The interesting element of the Harry Potter and Hello Kitty games is relevance today. Pokémon Go’s success was partly down to nostalgia, though it will begin to tail off as there is not an engaged audience today. The games are not played as much, and the TV series is no-where near as popular. Harry Potter and Hello Kitty have retained audiences which are constantly engaged through various different mediums.

Of course, what you have to bear in mind is that a large percentage of the audience will not be old enough to have credit cards, parents will have to authorise payments. This is where Pokémon Go perhaps can attribute a notable proportion of its success. That said, there is an element of longevity with these two titles which might not be present for Pokémon Go in the coming years, unless of course the brand can be refreshed through supporting channels.

As mentioned before, nostalgia is not a bad thing however. It will normalise the idea of location-based gaming in the eyes of the consumer, and once it has been normalised, a more varied ecosystem can be developed with a broader range of titles. The nostalgia effect will build market confidence that this is an area in the app economy which can be profitable.

It will be interesting to see how many more titles emerge over the coming months and years as location-based gaming becomes more popular. ‘Otherword Heroes’ is one which Bublar currently has in development.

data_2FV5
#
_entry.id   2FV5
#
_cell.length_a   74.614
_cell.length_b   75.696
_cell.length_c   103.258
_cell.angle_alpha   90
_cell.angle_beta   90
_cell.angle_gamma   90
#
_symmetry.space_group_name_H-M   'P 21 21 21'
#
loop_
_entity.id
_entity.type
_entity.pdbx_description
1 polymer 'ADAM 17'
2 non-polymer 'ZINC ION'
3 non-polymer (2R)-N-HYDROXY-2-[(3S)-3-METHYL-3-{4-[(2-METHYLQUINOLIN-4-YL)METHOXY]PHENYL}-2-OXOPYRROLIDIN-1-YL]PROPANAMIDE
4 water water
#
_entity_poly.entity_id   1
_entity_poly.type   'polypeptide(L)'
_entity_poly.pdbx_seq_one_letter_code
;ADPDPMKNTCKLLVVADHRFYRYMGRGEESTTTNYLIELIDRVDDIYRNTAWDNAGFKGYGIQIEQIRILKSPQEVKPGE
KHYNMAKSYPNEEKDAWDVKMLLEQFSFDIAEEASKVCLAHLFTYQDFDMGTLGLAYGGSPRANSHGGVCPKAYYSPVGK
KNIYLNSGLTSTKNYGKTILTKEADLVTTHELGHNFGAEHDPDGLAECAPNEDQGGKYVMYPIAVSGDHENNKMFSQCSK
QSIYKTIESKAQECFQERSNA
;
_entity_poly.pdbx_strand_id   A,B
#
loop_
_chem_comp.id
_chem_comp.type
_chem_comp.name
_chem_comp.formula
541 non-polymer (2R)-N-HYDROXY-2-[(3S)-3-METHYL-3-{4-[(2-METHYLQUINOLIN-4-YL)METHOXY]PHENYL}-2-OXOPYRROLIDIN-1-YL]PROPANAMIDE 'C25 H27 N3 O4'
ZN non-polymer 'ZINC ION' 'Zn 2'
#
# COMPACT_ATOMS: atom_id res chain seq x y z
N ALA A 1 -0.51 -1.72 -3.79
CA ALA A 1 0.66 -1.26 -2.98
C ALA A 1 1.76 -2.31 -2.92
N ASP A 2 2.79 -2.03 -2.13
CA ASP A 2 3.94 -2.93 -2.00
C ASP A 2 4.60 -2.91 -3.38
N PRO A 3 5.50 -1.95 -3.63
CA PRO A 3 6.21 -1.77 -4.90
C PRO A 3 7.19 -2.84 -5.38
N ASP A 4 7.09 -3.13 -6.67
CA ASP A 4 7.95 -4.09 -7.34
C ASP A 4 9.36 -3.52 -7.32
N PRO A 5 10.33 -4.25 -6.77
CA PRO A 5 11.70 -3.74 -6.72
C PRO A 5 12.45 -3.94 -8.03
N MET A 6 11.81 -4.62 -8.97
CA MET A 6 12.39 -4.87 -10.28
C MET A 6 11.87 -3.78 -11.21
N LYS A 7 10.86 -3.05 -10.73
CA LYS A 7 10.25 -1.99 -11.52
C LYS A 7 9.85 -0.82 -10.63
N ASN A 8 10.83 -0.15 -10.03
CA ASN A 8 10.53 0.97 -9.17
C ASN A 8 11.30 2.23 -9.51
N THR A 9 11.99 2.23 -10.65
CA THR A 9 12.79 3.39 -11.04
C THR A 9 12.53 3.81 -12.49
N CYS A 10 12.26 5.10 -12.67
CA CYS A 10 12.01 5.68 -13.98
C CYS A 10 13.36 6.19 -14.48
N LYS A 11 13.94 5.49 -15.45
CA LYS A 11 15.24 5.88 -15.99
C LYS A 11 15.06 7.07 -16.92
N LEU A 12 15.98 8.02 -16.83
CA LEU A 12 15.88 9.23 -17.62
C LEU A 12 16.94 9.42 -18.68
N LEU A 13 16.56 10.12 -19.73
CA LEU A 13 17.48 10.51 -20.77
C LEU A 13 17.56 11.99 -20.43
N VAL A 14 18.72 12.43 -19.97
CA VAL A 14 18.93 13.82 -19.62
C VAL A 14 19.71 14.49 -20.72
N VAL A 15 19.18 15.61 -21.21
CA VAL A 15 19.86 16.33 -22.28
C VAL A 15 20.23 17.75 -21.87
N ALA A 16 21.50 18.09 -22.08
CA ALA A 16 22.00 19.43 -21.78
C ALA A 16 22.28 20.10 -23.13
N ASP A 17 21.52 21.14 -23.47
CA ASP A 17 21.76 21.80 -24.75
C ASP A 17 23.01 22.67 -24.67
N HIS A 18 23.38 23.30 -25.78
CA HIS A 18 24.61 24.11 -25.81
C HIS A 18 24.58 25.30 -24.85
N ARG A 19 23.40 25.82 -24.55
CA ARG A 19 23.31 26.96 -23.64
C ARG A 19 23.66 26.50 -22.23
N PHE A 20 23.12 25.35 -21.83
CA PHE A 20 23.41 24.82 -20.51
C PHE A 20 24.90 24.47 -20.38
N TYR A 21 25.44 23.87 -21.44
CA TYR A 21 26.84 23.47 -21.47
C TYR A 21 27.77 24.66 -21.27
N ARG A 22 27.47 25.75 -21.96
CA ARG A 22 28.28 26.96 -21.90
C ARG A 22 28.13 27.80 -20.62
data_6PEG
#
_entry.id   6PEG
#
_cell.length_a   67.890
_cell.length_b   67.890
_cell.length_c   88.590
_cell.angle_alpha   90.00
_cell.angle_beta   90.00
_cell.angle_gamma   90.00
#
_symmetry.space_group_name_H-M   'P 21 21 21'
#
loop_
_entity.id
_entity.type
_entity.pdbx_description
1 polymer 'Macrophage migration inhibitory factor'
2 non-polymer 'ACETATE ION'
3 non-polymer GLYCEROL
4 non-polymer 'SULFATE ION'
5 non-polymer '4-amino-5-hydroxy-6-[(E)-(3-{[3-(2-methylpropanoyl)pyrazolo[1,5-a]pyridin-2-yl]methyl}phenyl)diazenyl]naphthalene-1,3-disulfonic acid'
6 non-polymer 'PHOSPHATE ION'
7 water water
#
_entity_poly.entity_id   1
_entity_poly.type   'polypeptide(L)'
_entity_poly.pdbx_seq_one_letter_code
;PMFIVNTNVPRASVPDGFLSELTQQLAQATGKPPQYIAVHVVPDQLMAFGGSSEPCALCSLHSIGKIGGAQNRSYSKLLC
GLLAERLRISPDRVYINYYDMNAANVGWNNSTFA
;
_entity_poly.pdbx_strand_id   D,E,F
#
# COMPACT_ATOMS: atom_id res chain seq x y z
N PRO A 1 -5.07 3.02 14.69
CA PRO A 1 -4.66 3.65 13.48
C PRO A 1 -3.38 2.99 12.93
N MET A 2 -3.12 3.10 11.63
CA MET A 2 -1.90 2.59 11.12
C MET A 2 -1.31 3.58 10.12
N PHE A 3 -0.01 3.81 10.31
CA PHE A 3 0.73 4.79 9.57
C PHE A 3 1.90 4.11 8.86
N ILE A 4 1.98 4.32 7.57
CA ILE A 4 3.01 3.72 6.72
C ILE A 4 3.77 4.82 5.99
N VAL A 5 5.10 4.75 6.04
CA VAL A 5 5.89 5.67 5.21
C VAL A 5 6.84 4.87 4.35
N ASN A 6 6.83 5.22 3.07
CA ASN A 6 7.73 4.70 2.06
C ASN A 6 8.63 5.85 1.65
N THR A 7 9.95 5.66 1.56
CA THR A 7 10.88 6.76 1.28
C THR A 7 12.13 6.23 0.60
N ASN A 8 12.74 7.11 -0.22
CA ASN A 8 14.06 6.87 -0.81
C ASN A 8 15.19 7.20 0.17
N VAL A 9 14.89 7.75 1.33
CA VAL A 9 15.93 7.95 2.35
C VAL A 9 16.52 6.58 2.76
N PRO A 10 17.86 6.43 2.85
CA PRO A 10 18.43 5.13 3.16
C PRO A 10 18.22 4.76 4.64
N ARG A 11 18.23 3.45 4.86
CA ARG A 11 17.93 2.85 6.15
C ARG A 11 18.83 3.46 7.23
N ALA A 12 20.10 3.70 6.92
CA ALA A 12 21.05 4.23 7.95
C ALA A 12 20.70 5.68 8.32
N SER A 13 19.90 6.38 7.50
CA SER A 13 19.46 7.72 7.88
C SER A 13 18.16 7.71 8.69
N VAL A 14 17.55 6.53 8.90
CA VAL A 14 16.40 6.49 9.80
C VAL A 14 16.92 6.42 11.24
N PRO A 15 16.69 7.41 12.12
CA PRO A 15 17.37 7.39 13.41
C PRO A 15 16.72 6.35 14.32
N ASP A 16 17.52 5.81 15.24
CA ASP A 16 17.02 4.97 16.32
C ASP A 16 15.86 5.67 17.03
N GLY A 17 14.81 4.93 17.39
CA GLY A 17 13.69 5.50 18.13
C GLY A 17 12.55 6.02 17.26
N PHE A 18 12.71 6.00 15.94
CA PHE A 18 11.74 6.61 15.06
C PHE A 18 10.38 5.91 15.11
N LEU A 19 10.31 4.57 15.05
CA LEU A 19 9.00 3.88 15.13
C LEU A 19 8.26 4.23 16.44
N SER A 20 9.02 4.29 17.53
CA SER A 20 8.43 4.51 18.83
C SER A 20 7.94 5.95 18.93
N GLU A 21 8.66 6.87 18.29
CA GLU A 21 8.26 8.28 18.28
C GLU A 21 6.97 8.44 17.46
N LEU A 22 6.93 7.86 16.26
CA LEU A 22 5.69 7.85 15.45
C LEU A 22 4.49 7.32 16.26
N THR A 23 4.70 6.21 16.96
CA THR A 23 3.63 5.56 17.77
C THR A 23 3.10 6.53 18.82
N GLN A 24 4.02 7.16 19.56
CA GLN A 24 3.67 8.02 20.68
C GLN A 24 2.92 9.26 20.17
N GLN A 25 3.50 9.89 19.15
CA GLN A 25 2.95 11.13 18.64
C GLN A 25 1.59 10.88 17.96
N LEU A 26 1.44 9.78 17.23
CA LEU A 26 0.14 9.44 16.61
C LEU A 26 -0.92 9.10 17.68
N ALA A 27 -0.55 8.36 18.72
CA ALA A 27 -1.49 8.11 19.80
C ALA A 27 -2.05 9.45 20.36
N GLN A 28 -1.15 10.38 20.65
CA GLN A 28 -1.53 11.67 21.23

This is another game which marries AR and location-based technologies to build a new type of smartphone experience, but it is a new story; it isn’t using nostalgia to drive downloads or popularity. Currently in public beta mode, using Bublar’s MMO-platform (massive multiplayer online) where real-time users create and interact with data linked to real-world locations.

The team intend to launch ‘Otherword Heroes’ towards the end of 2019, using the ‘freemium’ model. Users can download the app for free but will be able to enrich the in-game experience through in-app purchases, while advertising revenue can be realised through rewarded ads in-game to unlock or speed-up certain game content. It’s a common-enough model, though it does rely on scale.

The online gaming segment, especially content designed for smartphones, is growing rapidly across the world. This growth is not only being realised in the revenue columns of the spreadsheets, but also the number and variety of users. Smartphone games are increasing the accessibility of online gaming, bringing in users who would never have considered spending hundreds on consoles. The format is opening-up the segment massively.

Location-based gaming looks to be somewhat of a fad, driven by nostalgia, currently but soon enough stand-alone, novel concepts and content will emerge. We are really exciting about the prospect of location-based gaming and can’t wait to see what creative/crazy ideas emerge when the idea is normalised, encouraging more developers

Niantic’s Harry Potter launches but remains in Pokémon Go’s shadow

Harry Potter: Wizards Unite is up-and-running, but its dash from the starting line is no-where near as fast as Niantic’s gold standard, Pokémon Go.